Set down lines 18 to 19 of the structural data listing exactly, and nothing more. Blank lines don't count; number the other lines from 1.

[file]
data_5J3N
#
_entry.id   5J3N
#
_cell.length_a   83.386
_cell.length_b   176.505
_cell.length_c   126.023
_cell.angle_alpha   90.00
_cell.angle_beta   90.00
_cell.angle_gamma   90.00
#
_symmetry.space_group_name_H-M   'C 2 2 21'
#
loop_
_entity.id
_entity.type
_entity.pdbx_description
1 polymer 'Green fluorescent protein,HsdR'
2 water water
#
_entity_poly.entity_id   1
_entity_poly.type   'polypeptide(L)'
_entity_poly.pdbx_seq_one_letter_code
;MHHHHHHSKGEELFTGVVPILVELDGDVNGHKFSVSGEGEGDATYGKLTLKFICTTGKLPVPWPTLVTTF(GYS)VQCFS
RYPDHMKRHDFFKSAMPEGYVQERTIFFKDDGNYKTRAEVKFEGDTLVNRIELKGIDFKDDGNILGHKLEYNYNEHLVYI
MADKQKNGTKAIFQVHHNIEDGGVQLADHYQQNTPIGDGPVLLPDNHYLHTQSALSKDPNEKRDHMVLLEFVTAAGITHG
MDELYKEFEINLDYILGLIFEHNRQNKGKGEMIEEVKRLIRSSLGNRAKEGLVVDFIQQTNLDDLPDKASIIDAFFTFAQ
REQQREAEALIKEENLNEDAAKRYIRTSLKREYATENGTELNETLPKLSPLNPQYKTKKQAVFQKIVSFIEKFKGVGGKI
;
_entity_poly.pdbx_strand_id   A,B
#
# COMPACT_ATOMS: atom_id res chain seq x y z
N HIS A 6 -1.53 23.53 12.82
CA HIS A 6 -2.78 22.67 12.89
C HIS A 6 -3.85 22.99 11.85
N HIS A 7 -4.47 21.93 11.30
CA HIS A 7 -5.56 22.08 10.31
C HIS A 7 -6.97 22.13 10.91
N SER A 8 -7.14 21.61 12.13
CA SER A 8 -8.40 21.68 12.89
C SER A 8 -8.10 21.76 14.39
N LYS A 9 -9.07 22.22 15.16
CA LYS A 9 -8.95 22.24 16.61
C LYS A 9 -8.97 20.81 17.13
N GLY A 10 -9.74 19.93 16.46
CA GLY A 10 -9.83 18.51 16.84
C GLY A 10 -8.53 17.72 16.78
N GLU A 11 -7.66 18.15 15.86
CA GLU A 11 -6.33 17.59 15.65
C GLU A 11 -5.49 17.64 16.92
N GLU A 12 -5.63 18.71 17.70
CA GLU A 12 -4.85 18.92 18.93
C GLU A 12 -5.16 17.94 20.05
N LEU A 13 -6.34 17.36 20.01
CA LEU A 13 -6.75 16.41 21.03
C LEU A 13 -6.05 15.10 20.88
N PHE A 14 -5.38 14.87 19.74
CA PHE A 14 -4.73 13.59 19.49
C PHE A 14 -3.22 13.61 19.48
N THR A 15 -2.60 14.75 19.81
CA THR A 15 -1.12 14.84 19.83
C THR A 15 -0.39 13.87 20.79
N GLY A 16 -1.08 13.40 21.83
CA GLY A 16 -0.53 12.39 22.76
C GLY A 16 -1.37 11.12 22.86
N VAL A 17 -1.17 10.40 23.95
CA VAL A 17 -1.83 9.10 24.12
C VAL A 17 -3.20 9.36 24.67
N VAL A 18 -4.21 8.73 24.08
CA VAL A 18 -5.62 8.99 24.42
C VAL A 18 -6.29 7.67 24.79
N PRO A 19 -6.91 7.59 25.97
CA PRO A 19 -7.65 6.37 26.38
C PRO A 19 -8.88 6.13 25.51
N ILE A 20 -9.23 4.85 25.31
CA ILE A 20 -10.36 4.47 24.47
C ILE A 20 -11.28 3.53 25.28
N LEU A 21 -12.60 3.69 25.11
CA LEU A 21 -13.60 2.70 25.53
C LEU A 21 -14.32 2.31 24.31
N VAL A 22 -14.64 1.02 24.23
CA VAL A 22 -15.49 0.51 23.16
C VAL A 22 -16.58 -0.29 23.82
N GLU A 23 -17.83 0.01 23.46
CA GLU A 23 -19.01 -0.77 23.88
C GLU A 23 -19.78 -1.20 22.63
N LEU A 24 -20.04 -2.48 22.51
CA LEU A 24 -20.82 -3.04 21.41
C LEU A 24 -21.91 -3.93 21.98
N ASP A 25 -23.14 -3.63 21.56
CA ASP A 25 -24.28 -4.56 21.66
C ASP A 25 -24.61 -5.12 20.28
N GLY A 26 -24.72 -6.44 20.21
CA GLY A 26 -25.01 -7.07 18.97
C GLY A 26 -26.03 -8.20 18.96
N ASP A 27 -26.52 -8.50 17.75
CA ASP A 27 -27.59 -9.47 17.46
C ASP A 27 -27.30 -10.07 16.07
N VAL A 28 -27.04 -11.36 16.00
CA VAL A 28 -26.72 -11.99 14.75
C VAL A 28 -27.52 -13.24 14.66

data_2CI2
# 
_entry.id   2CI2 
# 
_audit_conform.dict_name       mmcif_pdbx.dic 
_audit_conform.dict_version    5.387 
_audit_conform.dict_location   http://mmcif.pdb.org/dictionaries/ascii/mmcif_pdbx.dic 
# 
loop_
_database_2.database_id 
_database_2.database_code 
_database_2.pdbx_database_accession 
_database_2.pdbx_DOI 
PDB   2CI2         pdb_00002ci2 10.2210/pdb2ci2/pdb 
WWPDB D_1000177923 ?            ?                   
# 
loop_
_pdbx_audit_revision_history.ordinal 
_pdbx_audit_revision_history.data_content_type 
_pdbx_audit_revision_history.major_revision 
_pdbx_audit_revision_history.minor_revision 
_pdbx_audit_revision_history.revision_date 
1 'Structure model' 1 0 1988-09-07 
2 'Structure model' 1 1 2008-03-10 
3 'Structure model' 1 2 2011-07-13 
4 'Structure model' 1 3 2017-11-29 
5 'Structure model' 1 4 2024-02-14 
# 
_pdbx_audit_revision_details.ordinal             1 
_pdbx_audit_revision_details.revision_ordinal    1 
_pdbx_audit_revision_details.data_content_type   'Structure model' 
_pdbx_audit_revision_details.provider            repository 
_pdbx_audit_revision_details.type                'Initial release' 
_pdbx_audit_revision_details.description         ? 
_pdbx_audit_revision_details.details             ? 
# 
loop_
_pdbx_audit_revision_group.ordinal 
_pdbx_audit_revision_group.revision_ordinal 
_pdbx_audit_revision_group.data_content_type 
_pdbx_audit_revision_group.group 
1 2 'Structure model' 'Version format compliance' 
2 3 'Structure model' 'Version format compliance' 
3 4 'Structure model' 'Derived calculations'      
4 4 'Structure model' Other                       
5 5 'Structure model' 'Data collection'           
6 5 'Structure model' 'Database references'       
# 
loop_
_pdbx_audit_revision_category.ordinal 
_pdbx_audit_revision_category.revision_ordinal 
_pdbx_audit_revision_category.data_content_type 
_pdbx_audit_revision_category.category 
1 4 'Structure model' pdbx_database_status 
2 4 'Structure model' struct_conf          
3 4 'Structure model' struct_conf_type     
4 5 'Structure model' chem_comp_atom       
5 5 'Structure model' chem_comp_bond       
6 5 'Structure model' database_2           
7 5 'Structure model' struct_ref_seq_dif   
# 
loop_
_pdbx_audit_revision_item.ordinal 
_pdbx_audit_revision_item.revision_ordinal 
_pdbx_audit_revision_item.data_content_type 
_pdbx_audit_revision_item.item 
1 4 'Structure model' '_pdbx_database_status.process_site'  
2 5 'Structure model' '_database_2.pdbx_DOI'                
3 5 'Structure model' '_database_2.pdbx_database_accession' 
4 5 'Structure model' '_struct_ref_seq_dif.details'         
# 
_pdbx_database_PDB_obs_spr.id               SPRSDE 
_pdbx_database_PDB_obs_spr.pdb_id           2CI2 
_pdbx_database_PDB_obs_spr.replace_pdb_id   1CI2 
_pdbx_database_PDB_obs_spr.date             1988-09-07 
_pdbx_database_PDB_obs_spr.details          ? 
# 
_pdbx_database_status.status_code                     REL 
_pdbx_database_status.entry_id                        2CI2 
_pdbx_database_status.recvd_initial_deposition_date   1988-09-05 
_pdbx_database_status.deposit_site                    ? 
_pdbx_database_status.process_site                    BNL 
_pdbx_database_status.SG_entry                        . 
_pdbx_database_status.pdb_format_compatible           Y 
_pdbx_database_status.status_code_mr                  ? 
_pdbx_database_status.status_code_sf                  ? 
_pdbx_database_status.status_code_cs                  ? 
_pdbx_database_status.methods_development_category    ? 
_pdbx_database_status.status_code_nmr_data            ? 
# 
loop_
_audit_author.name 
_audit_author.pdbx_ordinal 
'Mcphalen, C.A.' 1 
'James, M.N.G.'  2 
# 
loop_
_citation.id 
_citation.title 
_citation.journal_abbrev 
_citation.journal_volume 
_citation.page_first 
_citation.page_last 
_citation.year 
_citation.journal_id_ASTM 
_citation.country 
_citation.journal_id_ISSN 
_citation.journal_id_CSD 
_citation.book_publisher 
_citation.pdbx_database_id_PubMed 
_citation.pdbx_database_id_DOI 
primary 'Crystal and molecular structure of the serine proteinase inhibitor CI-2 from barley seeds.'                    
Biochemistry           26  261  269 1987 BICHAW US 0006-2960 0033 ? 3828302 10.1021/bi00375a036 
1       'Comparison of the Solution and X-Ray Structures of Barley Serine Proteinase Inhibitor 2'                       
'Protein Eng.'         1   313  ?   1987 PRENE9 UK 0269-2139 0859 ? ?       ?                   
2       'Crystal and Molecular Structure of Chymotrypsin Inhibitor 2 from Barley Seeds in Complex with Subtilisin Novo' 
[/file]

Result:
1 polymer 'Green fluorescent protein,HsdR'
2 water water